So what happened? Has the nursing shortage—that we've heard about incessantly for years—suddenly gone away?
    http://www.healthleadersmedia.com/co...sappeared.html
    The short term answer is clearly yes, although in the long term, unfortunately, the shortage will still be there. The recession has brought a temporary reprieve to the shortage. Nurses who were close to retirement have seen their 401(k) portfolios plummet and their potential retirement income decline. They are postponing retirement a few more years until the economy—and their portfolios—pick up.

    Many nurses have seen their spouses and partners lose their jobs and have increased their hours to make ends meet for their families. Some who left the profession to care for children or for other reasons have rejoined the workforce for similar reasons.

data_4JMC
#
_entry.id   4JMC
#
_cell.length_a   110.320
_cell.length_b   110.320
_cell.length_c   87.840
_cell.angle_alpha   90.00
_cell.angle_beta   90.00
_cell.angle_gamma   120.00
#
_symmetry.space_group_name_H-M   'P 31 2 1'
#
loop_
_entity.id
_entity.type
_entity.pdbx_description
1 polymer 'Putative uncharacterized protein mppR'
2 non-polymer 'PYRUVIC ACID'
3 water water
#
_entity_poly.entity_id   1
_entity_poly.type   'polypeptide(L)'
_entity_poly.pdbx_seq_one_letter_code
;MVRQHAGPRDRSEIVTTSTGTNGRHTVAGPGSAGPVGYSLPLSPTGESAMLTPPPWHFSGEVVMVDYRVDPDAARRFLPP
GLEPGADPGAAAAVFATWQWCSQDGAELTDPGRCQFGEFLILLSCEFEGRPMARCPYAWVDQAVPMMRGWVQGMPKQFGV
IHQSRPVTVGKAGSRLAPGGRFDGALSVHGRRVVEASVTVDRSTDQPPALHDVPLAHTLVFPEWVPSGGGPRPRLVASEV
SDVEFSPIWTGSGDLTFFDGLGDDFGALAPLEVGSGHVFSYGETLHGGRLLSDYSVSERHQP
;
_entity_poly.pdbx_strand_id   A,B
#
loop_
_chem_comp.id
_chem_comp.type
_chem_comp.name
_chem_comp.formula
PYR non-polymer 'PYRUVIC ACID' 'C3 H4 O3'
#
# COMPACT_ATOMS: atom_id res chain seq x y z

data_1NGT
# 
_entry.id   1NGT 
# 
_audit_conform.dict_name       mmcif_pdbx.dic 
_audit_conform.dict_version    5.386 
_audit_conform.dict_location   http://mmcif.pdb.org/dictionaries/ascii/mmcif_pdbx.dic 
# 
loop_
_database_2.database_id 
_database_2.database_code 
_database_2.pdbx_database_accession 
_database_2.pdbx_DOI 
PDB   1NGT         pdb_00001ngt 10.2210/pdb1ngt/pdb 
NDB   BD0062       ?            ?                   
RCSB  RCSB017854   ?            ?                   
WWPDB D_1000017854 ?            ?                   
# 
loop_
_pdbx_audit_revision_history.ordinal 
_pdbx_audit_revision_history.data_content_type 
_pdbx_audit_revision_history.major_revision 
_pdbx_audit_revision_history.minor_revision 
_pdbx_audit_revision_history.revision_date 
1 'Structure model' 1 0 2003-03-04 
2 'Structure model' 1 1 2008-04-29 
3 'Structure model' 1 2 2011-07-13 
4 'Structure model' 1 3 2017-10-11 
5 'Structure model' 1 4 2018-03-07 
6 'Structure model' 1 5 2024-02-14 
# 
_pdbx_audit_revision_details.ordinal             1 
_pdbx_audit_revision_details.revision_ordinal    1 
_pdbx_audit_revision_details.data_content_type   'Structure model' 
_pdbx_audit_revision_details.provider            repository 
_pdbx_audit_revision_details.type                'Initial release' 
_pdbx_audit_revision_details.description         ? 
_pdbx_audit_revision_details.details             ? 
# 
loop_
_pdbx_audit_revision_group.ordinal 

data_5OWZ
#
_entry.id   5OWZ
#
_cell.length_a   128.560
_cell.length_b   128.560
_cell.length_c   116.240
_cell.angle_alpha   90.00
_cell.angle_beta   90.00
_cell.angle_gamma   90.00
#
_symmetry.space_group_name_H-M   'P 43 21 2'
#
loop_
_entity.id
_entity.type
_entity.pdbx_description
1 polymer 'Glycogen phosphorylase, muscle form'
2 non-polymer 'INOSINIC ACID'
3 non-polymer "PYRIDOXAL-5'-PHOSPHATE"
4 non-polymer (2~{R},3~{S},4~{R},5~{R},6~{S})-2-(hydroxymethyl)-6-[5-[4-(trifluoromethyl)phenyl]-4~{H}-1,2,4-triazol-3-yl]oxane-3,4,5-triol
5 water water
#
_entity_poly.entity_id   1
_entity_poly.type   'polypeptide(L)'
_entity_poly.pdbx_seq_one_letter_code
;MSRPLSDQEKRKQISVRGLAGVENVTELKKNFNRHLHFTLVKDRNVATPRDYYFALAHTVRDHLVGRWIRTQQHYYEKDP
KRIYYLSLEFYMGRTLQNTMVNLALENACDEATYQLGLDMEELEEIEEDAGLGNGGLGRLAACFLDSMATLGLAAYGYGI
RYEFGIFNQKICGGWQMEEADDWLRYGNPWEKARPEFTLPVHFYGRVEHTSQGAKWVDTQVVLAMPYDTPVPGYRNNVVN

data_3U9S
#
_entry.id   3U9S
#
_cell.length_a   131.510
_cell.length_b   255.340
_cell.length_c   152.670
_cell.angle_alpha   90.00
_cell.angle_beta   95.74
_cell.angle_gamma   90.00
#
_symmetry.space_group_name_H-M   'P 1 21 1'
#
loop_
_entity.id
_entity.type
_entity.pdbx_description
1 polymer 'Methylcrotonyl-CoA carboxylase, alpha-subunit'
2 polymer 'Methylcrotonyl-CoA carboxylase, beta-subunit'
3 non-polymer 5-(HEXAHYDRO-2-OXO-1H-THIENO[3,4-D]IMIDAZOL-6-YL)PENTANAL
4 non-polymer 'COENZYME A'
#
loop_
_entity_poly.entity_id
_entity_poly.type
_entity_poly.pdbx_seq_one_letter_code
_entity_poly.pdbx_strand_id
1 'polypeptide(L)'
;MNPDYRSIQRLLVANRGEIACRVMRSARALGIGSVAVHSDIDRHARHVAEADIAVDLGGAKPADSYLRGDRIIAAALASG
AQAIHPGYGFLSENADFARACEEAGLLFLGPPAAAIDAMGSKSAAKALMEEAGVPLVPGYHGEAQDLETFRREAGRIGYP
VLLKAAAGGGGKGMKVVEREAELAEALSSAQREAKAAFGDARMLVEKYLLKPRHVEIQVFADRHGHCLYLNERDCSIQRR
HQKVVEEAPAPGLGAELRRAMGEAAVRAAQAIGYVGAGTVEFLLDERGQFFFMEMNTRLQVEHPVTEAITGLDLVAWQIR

In addition, many hospitals are not hiring. The recession brought hiring freezes to healthcare facilities across the country, and many are still in effect. Help wanted ads for healthcare professionals dropped by 18,400 listings in July, even as the overall economy saw a modest increase of 139,200 in online job listings.
    elprup, lindarn, nursel56, and 1 other like this.